Advanced Placement Comparative Government and Politics
Grade 11 – 12
This is a college level course designed to help students gain knowledge of the world’s diverse political structures and practices. The course focuses on the study of both specific countries and general concepts used to interpret the key political relationships found in virtually all national politics. Six countries form the core of the course, which include: Great Britain, Russia, China, Iran, Mexico and Nigeria. These countries provide examples of differing political systems. A new stress on globalization is central to comparing and contrasting these political systems. College credit can be obtained upon successful completion of the AP examination.
U. S. History To 1865
- Either a grade of 85% or higher on the NYS Regents Examination in Global History or
- A combination of a class average of 85% or higher in the Global History course and a grade of 80% or better on the NYS Regents Examination in Global History or
- The recommendation of the course teacher or the Principal for the student’s provisional placement in the course.
This course is a study of the political, intellectual, economic and cultural developments of the United States from earliest colonial settlements to the Civil War. Topics include the Puritan mind, regional cultural patterns, the evolution of constitutional law and the struggle for independence, the Hamiltonian and Jeffersonian perspectives, expansion, slavery, and the Civil War. High levels of analytical thinking and excellent writing skills are essential.
U. S. History Since 1865
- A passing score of “C” in US History To 1865, or
- The recommendation of the teacher or the Principal for the provisional placement of the student in the class.
This course surveys the Reconstruction Era within the context of the 13th, 14th, and 15th Amendments and their impacts and interpretations. An examination of the issues inherent in the change from an agrarian to an industrial society, the course focuses on dislocations in rural America, the rise of cities, immigration, and the labor movement. An assessment of twentieth century U.S. participation in world events, and the balance of power between the superpowers and Third World nations are included.
- A course average of 80% or higher in the most recent Math course completed by the student or
- The recommendation of the teacher or Principal for the student’s provisional placement in the class.
“Chocolate or vanilla?”, “Rent or buy?”, “Support a strong or weak dollar?” Our lives-from the micro and personal to the macro and political-are consumed by choices.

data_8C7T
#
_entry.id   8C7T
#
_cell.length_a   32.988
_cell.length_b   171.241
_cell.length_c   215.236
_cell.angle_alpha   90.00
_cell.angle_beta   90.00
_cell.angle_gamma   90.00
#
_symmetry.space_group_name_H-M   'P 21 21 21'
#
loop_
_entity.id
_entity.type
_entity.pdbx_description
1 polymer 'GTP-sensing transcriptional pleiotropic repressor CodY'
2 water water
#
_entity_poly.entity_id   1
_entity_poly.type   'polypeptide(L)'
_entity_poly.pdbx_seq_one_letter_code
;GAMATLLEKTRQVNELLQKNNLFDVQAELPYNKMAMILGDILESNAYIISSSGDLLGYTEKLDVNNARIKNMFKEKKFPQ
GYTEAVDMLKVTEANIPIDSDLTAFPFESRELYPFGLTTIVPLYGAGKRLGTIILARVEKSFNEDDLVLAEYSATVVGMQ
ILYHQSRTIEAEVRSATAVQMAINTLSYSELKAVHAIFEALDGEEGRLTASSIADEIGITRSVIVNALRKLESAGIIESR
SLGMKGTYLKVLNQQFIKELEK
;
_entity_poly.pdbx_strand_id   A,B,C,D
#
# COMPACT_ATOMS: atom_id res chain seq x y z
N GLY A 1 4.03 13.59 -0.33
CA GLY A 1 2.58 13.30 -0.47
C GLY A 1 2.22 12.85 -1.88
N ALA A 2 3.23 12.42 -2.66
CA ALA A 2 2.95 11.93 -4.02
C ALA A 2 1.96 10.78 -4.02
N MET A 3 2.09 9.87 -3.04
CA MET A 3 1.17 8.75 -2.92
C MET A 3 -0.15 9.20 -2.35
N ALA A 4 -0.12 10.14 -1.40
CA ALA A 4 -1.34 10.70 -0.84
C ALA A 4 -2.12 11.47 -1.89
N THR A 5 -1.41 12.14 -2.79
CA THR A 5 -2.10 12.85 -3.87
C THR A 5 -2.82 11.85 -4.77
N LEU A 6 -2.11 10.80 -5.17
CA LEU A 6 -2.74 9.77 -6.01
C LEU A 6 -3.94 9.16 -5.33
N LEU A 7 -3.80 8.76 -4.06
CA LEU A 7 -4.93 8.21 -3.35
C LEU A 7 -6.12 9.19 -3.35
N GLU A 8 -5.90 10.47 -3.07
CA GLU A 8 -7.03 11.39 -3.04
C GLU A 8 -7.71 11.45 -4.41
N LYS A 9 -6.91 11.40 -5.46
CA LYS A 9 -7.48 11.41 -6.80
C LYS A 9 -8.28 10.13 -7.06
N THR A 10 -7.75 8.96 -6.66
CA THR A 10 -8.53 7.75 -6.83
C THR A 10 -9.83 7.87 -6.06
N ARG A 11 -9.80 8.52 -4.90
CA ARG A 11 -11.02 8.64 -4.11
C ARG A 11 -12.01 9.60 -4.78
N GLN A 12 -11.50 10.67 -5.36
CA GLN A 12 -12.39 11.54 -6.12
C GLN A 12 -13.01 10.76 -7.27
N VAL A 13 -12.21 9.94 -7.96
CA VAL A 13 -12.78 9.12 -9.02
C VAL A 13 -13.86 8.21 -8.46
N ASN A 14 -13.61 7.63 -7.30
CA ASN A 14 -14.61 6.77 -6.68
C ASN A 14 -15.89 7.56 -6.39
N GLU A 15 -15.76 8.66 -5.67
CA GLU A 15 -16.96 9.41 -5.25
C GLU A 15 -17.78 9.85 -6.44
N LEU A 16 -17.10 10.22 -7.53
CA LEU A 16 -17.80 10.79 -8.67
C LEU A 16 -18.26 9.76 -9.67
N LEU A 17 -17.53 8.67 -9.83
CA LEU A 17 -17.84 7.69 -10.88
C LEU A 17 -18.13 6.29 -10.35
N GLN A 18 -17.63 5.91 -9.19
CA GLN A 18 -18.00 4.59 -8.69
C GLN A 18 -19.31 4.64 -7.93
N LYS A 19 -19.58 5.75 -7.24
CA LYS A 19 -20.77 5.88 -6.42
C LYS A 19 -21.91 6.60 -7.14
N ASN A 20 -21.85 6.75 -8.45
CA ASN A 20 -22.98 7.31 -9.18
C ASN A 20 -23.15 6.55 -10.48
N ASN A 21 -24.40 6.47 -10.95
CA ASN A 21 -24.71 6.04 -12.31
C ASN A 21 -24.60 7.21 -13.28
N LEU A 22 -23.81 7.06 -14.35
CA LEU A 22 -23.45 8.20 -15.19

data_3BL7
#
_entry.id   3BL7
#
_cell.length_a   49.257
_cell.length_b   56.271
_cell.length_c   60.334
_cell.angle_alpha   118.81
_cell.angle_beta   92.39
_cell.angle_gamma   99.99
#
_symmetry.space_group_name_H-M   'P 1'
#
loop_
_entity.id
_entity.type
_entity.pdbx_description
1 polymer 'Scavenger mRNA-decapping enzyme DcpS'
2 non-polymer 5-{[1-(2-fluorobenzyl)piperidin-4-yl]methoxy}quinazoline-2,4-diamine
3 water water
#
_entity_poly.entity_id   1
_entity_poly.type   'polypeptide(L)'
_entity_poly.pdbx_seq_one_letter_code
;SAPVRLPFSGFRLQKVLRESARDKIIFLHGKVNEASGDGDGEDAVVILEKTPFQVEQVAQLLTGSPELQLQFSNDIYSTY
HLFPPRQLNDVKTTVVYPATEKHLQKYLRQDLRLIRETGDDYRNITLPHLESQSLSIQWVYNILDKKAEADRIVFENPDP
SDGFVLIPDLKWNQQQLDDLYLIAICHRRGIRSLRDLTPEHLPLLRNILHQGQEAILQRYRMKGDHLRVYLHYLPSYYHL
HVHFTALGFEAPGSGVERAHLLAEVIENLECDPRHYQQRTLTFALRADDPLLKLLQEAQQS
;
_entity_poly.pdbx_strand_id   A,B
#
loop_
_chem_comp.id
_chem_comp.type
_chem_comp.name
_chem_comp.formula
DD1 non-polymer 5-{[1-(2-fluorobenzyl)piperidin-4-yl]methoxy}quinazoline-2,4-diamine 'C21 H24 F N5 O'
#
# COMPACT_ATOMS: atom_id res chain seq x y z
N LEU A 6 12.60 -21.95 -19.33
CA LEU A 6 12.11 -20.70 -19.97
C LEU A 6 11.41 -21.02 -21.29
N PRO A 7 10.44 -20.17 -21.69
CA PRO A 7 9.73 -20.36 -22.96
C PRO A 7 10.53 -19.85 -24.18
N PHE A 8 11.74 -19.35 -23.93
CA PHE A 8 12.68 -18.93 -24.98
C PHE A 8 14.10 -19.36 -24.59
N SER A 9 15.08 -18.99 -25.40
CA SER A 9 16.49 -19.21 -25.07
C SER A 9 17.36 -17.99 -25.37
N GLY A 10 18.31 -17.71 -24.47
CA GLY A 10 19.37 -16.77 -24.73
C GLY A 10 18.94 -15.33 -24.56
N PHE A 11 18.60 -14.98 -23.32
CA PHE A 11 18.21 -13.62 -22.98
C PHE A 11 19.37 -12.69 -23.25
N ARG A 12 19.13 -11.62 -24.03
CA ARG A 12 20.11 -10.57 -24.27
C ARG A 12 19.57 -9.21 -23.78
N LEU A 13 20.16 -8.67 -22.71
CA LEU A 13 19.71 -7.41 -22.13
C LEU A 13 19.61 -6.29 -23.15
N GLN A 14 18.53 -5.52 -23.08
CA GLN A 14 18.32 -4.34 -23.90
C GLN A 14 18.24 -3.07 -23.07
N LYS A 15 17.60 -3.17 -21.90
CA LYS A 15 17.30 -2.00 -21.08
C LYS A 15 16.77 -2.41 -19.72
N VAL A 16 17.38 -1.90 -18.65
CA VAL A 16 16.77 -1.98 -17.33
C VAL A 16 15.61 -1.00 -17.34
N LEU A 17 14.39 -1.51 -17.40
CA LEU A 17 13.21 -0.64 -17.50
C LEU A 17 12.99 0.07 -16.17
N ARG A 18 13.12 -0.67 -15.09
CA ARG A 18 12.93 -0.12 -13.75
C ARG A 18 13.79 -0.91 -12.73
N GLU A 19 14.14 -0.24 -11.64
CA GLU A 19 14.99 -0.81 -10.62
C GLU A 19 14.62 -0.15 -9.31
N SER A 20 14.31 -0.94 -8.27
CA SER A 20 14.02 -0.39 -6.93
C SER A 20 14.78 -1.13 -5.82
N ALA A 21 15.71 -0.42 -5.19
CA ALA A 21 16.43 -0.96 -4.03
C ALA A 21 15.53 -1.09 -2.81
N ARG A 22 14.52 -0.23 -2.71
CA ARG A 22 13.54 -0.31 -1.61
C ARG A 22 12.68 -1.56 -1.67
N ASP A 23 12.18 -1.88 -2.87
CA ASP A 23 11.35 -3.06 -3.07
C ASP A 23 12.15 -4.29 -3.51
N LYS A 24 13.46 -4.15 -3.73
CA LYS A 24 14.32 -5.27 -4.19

How and why we make choices-and the consequences of them-is the subject of Macro-Economics.
This course examines Western economic thought by starting with a one-person society and asks how this person makes choices, especially when other individuals are introduced and resources become scarce. Our journey leads us to the complex, industrialized society we live in today.
In Macro-Economics you will…
- Learn how micro and macro-economic theory affects our personal lives.
- Investigate the role governments play in creating and solving global economic challenges.
- Become a more engaged citizen by gaining a better understanding of financial policy.
US Government National
- Either a grade of 85% or higher on the NYS Regents Examination in U.S. History and Government or
- A combination of a class average of 85% or higher in the U.S. History course and a grade of 80% or better on the NYS Regents Examination in U.S. History and Government or
- The recommendation of the course teacher or the Principal for the student’s provisional placement in the course
This course offers an introduction to political processes in nations other than the United States. The course uses the comparative method to analyze such topics as political culture, developed vs. developing nations, the organization of governments, political parties, and the operation of interest groups. Focus will include an analysis of industrialized democracies, former communist societies making monumental transitions to democracy and capitalism and developing political systems in the non-western and western world.
Participation in American Government
This course explores the principles of American Government and civic participation. Emphasis is placed on understanding important issues and policy making which leads to an appreciation of the practical operation of government.
The goal of this course is to provide students with a basic understanding of macro-economic concepts. Economic analysis and critical thinking skills are emphasized through the study of economic models and current economic problems.